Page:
How to Connect with Unhappy Staff Members
In almost every workplace, you are bound to experience an unhappy or disgruntled employee. As we know, there are countless reasons why someone may become unsettled in the workplace. Maybe they are unhappy with their role, feel they are being held back, not getting on with a colleague or maybe the coffee machine isn’t working. Conversely, there could be issues in their personal life that are affecting their professional attitude.
Regardless of whether the issue is work-related or not, it’s your job as a manager to connect with these employees and handle the situation in a professional manner. Here are a few tips on how to connect with an upset employee.
Keep it behind closed doors
If one of your employees trusts you enough to raise an issue in confidence, don’t break this trust. The fastest way to break employee trust or make an employee even more upset is by sharing their issues with others.
If one of your employees shares their displeasure about another colleague, the work they are doing or why they got passed over for a promotion, work on it behind closed doors. Unless the issue directly affects another or you feel another member of staff should be aware, don’t start workplace gossip.
It is important you create an environment where your employees feel safe, secure and free to express themselves. If they feel their personal issues will be shared with others, chances are they will bottle everything up. Which could eventually lead to greater issues in the future. So, if they do share an issue, keep it between yourselves.
Cool, calm and collected
Sometimes, an employee may just need to vent and get something off their chest. We are all prone to needing the occasional rant about a situation, so be mindful that you may just need to be an ear.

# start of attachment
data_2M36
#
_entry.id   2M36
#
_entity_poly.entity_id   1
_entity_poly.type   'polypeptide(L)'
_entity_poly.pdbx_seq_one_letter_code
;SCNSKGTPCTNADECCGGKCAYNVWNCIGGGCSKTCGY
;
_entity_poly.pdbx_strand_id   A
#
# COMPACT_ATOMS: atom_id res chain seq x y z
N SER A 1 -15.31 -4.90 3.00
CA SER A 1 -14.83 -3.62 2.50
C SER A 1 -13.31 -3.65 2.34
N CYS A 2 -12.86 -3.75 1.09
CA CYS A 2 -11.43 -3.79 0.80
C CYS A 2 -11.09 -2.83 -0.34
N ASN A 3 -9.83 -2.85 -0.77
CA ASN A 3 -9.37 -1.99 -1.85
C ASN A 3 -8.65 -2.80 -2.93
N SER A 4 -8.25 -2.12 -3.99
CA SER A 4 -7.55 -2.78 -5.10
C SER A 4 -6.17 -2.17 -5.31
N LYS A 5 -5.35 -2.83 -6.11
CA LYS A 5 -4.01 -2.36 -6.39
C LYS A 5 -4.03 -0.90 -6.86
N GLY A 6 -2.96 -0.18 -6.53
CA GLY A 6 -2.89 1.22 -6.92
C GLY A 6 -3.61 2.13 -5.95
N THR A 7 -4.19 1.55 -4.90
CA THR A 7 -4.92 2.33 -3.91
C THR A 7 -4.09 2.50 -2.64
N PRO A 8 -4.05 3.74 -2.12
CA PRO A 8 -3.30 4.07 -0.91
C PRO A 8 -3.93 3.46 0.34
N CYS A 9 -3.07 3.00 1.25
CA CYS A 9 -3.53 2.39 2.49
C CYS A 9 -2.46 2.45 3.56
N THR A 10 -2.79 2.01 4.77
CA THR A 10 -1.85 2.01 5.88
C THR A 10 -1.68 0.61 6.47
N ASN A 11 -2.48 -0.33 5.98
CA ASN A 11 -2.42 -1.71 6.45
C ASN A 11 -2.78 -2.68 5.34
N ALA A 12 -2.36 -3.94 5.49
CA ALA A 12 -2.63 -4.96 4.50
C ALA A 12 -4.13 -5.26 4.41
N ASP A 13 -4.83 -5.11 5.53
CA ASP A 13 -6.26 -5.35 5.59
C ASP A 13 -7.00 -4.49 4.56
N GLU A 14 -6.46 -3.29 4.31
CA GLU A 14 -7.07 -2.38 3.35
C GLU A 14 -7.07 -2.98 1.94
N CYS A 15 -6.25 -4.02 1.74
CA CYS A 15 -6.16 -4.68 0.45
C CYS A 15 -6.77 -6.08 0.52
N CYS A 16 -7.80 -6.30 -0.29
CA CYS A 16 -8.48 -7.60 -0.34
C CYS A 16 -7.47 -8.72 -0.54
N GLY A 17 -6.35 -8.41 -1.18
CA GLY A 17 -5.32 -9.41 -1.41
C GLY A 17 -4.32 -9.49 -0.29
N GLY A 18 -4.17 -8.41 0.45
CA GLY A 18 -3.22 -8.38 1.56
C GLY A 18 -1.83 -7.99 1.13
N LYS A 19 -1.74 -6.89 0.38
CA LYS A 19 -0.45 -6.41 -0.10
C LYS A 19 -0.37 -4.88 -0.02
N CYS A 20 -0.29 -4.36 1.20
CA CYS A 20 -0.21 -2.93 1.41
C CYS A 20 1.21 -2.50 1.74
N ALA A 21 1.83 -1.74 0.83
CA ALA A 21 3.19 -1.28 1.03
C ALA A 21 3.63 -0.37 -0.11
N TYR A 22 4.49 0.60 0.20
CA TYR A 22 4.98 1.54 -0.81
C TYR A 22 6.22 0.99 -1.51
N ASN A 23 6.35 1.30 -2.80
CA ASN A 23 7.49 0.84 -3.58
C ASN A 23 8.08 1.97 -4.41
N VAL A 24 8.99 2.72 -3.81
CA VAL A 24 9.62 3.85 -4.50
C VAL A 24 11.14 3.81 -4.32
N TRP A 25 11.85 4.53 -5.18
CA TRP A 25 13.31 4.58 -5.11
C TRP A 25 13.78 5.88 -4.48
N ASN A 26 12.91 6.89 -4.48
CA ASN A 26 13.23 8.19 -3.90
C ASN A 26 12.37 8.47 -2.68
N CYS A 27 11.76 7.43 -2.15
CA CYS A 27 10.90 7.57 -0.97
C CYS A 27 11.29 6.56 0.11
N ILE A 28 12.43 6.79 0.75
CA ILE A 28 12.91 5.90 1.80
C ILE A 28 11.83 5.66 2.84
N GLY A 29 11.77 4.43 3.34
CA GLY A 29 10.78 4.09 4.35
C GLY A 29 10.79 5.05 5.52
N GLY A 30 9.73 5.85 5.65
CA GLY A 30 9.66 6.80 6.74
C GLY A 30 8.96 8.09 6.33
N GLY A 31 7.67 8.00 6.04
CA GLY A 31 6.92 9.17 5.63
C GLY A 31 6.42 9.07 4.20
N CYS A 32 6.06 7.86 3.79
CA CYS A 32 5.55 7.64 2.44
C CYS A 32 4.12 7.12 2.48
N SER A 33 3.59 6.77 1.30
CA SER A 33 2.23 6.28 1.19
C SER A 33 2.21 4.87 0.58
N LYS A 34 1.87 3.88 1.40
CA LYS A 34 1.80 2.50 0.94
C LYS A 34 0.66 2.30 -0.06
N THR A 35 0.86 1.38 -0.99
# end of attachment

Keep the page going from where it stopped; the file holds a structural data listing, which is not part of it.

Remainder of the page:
If an employee does come to you simply to rant, don’t feed their energy by replicating it, as this will only fuel it and potentially prolong their anger. The best thing you can do is remain calm, listen to their problems, reply when needed and wait for them to finish. Once they have finished, that is your cue to reply.
The key to managing these situations and getting the employee to relax is to always approach the situation positively. Don’t approach an inherently negative situation by stonewalling their thoughts and feelings.
Whatever the issue is, it is important you redirect their attention to the positives that may arise from the situation. If you’ve given them negative feedback on a piece of work, sit them down to explain it and outline the positives or if they didn’t get the promotion they’ve been craving, explain why and reestablish your commitment to their development.
This will hopefully redirect their frame-of-mind from a negative one to a positive one. You never know, this could be the thing they needed to re-energise them.
Remember, you are talking to a person
Keep in mind that you are dealing with a human, not a computer. Which means, everybody will react differently to a situation or interaction.
Approach every discussion professionally, but also be mindful to be empathetic. There is no textbook way of dealing with upset employees, so just take it case-by-case.
Implement steps to help
Once your employee has filled you in on what is bugging them, whether it was an explosive rant or an emotionally driven discussion, you need to figure out what the next steps are.
In some cases, all it may take is a pat on the back and to reassure them that they are appreciated. In other situations, you may need to take more serious measures, such as raising the issues with the other party or potentially taking it to your bosses. However you deal with it, it is important you make a real attempt to ensure all issues are rectified.
As a manager, your employees will look to you to as someone they can come to and lean on if they ever have an issue that may be affecting their work. It’s important you take the time to build a relationship with your employees and an environment where they feel they are safe to confide in you.
There are always going to be issues and conflicts within the workplace, a major role of a manager is being able to professionally manage it. So next time you are faced with an upset employee, be careful of how you manage it.